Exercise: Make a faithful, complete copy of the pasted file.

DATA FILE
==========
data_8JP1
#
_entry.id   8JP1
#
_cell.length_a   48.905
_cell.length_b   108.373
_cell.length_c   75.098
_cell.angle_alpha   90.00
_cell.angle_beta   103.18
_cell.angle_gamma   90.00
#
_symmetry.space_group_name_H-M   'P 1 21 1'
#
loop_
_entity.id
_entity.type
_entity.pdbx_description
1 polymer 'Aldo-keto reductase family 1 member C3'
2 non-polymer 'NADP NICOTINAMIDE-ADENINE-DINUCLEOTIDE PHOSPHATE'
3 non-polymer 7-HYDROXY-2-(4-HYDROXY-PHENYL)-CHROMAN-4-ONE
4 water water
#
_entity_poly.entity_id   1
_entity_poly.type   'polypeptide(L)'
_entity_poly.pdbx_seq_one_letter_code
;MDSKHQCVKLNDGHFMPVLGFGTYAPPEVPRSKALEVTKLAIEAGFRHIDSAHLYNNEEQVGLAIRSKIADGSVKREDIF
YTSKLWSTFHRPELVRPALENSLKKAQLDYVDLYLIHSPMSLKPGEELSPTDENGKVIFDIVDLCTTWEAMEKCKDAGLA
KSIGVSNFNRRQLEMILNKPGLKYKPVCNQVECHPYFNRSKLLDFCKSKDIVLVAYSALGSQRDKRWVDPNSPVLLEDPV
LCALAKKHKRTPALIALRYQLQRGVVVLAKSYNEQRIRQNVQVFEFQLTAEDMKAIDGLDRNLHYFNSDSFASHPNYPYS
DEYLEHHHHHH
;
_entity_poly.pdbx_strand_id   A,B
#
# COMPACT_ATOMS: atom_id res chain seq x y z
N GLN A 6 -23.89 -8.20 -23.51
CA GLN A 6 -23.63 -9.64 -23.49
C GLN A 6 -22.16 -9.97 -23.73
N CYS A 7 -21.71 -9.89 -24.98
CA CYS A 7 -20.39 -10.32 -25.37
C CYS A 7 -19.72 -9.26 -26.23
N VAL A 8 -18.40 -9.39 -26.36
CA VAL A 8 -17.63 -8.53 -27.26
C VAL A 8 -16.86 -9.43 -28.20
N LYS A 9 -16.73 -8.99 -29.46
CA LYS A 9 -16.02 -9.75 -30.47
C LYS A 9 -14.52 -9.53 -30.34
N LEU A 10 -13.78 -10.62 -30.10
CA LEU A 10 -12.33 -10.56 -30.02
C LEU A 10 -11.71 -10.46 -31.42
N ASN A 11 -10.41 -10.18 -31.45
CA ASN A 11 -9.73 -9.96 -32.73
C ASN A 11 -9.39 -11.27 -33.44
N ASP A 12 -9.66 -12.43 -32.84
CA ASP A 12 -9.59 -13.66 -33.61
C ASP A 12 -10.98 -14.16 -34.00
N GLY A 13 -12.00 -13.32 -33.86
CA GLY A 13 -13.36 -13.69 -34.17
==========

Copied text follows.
data_8JP1
#
_entry.id   8JP1
#
_cell.length_a   48.905
_cell.length_b   108.373
_cell.length_c   75.098
_cell.angle_alpha   90.00
_cell.angle_beta   103.18
_cell.angle_gamma   90.00
#
_symmetry.space_group_name_H-M   'P 1 21 1'
#
loop_
_entity.id
_entity.type
_entity.pdbx_description
1 polymer 'Aldo-keto reductase family 1 member C3'
2 non-polymer 'NADP NICOTINAMIDE-ADENINE-DINUCLEOTIDE PHOSPHATE'
3 non-polymer 7-HYDROXY-2-(4-HYDROXY-PHENYL)-CHROMAN-4-ONE
4 water water
#
_entity_poly.entity_id   1
_entity_poly.type   'polypeptide(L)'
_entity_poly.pdbx_seq_one_letter_code
;MDSKHQCVKLNDGHFMPVLGFGTYAPPEVPRSKALEVTKLAIEAGFRHIDSAHLYNNEEQVGLAIRSKIADGSVKREDIF
YTSKLWSTFHRPELVRPALENSLKKAQLDYVDLYLIHSPMSLKPGEELSPTDENGKVIFDIVDLCTTWEAMEKCKDAGLA
KSIGVSNFNRRQLEMILNKPGLKYKPVCNQVECHPYFNRSKLLDFCKSKDIVLVAYSALGSQRDKRWVDPNSPVLLEDPV
LCALAKKHKRTPALIALRYQLQRGVVVLAKSYNEQRIRQNVQVFEFQLTAEDMKAIDGLDRNLHYFNSDSFASHPNYPYS
DEYLEHHHHHH
;
_entity_poly.pdbx_strand_id   A,B
#
# COMPACT_ATOMS: atom_id res chain seq x y z
N GLN A 6 -23.89 -8.20 -23.51
CA GLN A 6 -23.63 -9.64 -23.49
C GLN A 6 -22.16 -9.97 -23.73
N CYS A 7 -21.71 -9.89 -24.98
CA CYS A 7 -20.39 -10.32 -25.37
C CYS A 7 -19.72 -9.26 -26.23
N VAL A 8 -18.40 -9.39 -26.36
CA VAL A 8 -17.63 -8.53 -27.26
C VAL A 8 -16.86 -9.43 -28.20
N LYS A 9 -16.73 -8.99 -29.46
CA LYS A 9 -16.02 -9.75 -30.47
C LYS A 9 -14.52 -9.53 -30.34
N LEU A 10 -13.78 -10.62 -30.10
CA LEU A 10 -12.33 -10.56 -30.02
C LEU A 10 -11.71 -10.46 -31.42
N ASN A 11 -10.41 -10.18 -31.45
CA ASN A 11 -9.73 -9.96 -32.73
C ASN A 11 -9.39 -11.27 -33.44
N ASP A 12 -9.66 -12.43 -32.84
CA ASP A 12 -9.59 -13.66 -33.61
C ASP A 12 -10.98 -14.16 -34.00
N GLY A 13 -12.00 -13.32 -33.86
CA GLY A 13 -13.36 -13.69 -34.17